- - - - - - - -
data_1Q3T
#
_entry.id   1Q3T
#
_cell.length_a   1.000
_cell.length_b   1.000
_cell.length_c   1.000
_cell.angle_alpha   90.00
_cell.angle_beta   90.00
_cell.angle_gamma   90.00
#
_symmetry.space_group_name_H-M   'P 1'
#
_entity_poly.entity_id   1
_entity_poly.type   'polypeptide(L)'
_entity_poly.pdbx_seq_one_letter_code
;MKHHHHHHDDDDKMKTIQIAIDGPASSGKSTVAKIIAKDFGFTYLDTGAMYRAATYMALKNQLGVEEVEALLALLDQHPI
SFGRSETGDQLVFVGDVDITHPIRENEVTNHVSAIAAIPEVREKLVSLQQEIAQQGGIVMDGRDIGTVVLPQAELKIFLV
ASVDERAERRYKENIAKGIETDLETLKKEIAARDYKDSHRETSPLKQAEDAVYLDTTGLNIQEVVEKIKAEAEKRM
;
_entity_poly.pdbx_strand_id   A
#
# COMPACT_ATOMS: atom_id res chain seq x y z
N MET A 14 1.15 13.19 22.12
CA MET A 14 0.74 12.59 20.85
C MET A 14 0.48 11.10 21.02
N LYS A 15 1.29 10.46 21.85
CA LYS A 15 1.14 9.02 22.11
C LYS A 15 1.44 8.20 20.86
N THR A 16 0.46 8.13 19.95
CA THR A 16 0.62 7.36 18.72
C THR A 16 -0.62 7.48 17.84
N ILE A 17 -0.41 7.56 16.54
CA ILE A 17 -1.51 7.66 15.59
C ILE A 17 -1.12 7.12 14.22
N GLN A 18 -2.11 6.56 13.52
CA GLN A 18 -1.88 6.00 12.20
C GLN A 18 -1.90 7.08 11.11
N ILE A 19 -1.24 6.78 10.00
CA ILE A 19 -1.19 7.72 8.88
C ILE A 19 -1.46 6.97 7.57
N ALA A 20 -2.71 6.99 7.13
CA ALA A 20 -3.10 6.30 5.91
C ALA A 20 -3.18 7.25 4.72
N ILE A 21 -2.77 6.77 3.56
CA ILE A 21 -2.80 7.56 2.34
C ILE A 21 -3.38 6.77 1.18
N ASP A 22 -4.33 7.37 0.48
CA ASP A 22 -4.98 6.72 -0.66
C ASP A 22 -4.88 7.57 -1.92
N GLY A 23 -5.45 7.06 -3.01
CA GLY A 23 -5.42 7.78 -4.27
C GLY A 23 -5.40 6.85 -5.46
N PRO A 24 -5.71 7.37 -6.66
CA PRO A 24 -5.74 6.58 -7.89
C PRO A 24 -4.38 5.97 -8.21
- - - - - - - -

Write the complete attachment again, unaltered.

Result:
data_1Q3T
#
_entry.id   1Q3T
#
_cell.length_a   1.000
_cell.length_b   1.000
_cell.length_c   1.000
_cell.angle_alpha   90.00
_cell.angle_beta   90.00
_cell.angle_gamma   90.00
#
_symmetry.space_group_name_H-M   'P 1'
#
_entity_poly.entity_id   1
_entity_poly.type   'polypeptide(L)'
_entity_poly.pdbx_seq_one_letter_code
;MKHHHHHHDDDDKMKTIQIAIDGPASSGKSTVAKIIAKDFGFTYLDTGAMYRAATYMALKNQLGVEEVEALLALLDQHPI
SFGRSETGDQLVFVGDVDITHPIRENEVTNHVSAIAAIPEVREKLVSLQQEIAQQGGIVMDGRDIGTVVLPQAELKIFLV
ASVDERAERRYKENIAKGIETDLETLKKEIAARDYKDSHRETSPLKQAEDAVYLDTTGLNIQEVVEKIKAEAEKRM
;
_entity_poly.pdbx_strand_id   A
#
# COMPACT_ATOMS: atom_id res chain seq x y z
N MET A 14 1.15 13.19 22.12
CA MET A 14 0.74 12.59 20.85
C MET A 14 0.48 11.10 21.02
N LYS A 15 1.29 10.46 21.85
CA LYS A 15 1.14 9.02 22.11
C LYS A 15 1.44 8.20 20.86
N THR A 16 0.46 8.13 19.95
CA THR A 16 0.62 7.36 18.72
C THR A 16 -0.62 7.48 17.84
N ILE A 17 -0.41 7.56 16.54
CA ILE A 17 -1.51 7.66 15.59
C ILE A 17 -1.12 7.12 14.22
N GLN A 18 -2.11 6.56 13.52
CA GLN A 18 -1.88 6.00 12.20
C GLN A 18 -1.90 7.08 11.11
N ILE A 19 -1.24 6.78 10.00
CA ILE A 19 -1.19 7.72 8.88
C ILE A 19 -1.46 6.97 7.57
N ALA A 20 -2.71 6.99 7.13
CA ALA A 20 -3.10 6.30 5.91
C ALA A 20 -3.18 7.25 4.72
N ILE A 21 -2.77 6.77 3.56
CA ILE A 21 -2.80 7.56 2.34
C ILE A 21 -3.38 6.77 1.18
N ASP A 22 -4.33 7.37 0.48
CA ASP A 22 -4.98 6.72 -0.66
C ASP A 22 -4.88 7.57 -1.92
N GLY A 23 -5.45 7.06 -3.01
CA GLY A 23 -5.42 7.78 -4.27
C GLY A 23 -5.40 6.85 -5.46
N PRO A 24 -5.71 7.37 -6.66
CA PRO A 24 -5.74 6.58 -7.89
C PRO A 24 -4.38 5.97 -8.21